Parshat Mishpatim Sweets and Treats
In this week’s Torah Portion, Parshat Mishpatim, Hashem gives the Jewish People a series of 53 mitzvot (commandments) – 23 positive mitzvot and 30 negative mitzvot. The laws cover the indentured servant, punishments for murder, kidnapping, assault and theft. Civil damages when destroying the property of another is in this week’s Parsha, even if the damage was done by someone’s animals or his negligence (such as leaving a pit uncovered). Some mitzvot in the Parsha deal with how we treat our fellow Jews, such as the mitzvot to take care of foreigners, widows and orphans, giving loans to the poor, including the prohibition against charging interest, and the code of conduct for judges. Some mitzvot deal with the food we eat, including the requirement to eat meat that has been ritually slaughtered, the tithing of one’s harvest and the prohibition against cooking a kid in his mother’s milk (from which we derive the prohibition of combining meat and milk). We are also taught laws regarding our animals – we may not bring a sacrifice to Hashem that is less than eight days old, we need to help unload an overburdened animal, and we must return lost animals to their owners. The rules of Shmittah, the Sabbatical Year in which we leave the fields of Israel fallow every 7th year (which we are observing this year in Israel) are introduced in this week’s Parsha. Similarly, we are told to rest on the 7th day (Shabbat) each week, and that everyone in our household, including servants and even animals should rest as well. We are given the Shalosh Regalim – the festivals of Sukkot, Passover and Shavuot, in which the Jewish People traveled to Jerusalem to celebrate together at the Holy Temple.
Hashem promises that He will send an angel to lead the Jewish People to Israel and promises great rewards if they follow the mitzvot and reject the idol worship of the people who currently are in the land. The Jewish People reply, “Na’aseh V’Nishmah – We will do and we will hear all that G d commands us.” Leaving Aaron and Hur in charge, Moshe goes up on Mt. Sinai to begin the 40 days and 40 nights to receive the Luchot (tablets containing the Ten Commandments) from Hashem.
This week is also known as Parshat Shkalim. In the Time of the Temple, each Jew paid a half-shekel to the Temple every year Rosh Chodesh (first of the month of) Nisan. The signs reminding people of the collection were posted one month earlier on Rosh Chodesh Adar. To commemorate this, we read a special maftir and haftorah that describes the commandment of the half-shekel on the Shabbat the precedes (or is on) Rosh Chodesh Adar. One explanation of the giving of the half-shekel is to remind us that, as Jews, we are only whole when connected with the rest of our People.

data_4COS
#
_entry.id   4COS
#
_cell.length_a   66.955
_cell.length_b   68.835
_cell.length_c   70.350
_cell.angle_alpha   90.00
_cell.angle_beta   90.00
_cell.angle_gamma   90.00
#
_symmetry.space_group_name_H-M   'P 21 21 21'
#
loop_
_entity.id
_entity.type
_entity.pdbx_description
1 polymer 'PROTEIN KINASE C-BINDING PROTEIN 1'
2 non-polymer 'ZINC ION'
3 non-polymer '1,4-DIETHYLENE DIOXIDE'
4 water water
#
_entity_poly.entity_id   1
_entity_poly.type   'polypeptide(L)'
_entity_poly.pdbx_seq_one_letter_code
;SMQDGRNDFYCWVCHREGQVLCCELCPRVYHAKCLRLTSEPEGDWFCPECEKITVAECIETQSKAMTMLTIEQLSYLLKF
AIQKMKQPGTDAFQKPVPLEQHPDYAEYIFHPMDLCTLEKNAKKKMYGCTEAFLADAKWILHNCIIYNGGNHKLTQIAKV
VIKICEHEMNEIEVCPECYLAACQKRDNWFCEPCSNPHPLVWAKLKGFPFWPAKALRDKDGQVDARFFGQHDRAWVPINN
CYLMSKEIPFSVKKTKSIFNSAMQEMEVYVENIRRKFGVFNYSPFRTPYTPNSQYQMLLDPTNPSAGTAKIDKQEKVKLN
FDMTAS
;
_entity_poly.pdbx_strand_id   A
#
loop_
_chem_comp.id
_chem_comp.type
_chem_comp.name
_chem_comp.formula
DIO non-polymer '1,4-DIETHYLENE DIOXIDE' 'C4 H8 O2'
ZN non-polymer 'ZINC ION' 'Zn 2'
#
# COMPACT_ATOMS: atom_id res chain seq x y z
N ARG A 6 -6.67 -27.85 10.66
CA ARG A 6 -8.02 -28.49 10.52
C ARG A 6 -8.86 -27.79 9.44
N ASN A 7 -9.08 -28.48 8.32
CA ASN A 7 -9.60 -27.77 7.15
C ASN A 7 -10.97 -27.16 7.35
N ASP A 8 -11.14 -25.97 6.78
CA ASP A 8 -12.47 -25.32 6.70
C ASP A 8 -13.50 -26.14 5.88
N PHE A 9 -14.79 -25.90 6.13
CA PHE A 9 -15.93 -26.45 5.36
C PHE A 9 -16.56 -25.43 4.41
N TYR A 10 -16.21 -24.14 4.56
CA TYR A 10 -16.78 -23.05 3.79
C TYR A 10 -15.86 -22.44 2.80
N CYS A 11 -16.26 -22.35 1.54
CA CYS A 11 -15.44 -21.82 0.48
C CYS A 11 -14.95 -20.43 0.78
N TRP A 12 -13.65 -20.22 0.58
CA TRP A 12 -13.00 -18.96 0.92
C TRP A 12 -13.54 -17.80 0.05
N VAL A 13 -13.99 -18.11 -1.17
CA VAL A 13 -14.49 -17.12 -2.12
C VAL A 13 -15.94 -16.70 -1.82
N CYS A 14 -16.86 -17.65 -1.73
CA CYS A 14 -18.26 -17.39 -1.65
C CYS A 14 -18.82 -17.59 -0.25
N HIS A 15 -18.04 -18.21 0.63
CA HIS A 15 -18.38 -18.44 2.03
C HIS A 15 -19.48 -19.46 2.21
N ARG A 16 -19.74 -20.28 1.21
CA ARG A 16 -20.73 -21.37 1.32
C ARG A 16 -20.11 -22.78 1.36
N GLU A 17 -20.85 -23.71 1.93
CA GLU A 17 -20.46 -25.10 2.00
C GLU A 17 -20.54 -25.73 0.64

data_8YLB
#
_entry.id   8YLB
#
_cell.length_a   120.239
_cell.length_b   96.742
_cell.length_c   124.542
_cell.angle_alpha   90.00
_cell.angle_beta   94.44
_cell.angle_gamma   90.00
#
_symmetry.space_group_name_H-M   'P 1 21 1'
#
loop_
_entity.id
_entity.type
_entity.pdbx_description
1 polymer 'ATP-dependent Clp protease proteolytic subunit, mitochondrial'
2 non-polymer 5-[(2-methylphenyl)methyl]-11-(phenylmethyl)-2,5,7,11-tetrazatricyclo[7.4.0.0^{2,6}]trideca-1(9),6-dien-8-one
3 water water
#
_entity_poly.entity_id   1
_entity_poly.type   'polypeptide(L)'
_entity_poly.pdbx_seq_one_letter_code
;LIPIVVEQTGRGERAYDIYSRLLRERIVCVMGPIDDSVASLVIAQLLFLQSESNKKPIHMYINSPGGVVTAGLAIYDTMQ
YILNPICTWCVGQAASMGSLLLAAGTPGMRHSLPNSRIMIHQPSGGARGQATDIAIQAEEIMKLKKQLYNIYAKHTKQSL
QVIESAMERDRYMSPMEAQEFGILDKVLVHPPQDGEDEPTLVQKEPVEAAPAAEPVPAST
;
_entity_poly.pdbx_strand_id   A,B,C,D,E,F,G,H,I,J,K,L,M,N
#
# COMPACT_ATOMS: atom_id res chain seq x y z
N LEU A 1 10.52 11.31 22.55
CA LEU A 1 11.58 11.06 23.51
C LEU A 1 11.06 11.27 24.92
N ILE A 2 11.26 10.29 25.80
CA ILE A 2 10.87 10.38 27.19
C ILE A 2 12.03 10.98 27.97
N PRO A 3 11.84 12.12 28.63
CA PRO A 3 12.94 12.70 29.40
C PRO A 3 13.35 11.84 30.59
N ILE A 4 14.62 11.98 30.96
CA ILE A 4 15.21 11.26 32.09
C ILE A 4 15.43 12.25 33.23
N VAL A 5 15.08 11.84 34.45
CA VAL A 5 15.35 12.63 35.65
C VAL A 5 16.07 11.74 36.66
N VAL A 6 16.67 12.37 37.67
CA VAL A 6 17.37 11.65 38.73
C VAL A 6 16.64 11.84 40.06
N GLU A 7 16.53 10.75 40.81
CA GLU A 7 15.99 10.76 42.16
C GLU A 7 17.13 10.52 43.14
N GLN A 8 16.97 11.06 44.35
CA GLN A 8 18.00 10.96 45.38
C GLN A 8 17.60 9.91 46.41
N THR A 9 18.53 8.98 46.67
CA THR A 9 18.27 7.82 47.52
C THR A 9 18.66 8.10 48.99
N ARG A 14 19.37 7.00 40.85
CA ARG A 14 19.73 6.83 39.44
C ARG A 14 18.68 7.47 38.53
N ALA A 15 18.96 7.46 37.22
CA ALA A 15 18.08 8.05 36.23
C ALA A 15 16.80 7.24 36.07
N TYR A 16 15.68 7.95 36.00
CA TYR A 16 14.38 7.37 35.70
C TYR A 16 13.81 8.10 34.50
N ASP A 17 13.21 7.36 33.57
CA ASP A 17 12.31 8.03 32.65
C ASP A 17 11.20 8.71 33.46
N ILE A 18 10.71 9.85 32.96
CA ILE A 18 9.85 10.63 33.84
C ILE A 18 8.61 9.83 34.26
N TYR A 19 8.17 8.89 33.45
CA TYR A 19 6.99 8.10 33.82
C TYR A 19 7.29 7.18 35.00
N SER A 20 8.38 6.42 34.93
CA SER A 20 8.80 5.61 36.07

There are many symbols in this week’s Parsha! Candy coins symbolize the civil damages in this week’s Parsha as well as the mitzvot of giving loans and not charging interest. Candy coins also represent the special maftir and haftorah read this week regarding the giving of the half-shekel. Animal crackers represent the many laws related to animals in this week’s Parsha. Candy fruit symbolize the tithing of our fields and the mitzvah of Shmittah. Feet lolly pops represent the pilgrimage festivals in which the Jewish People gathered in Jerusalem to celebrate together at the Holy Temple, and Moshe going up on Mt. Sinai at the end of the Parsha. Marshmallows could symbolize the angel that Hashem promises will lead the Jewish People to the Land of Israel and pillows for the day and year of rest mentioned in the Parsha (Shabbat and Shmitta). Candy lips could symbolize the words the Jewish People spoke “Naaseh V’Nishmah” in response to the laws, as well as the many laws regarding speech and the food we eat in this week’s Parsha. Finally, blue and white nonpareils represent the Land of Israel that the Jewish People are promised is their destination and their destiny. Do you have other ideas? Please share them in the comments section below!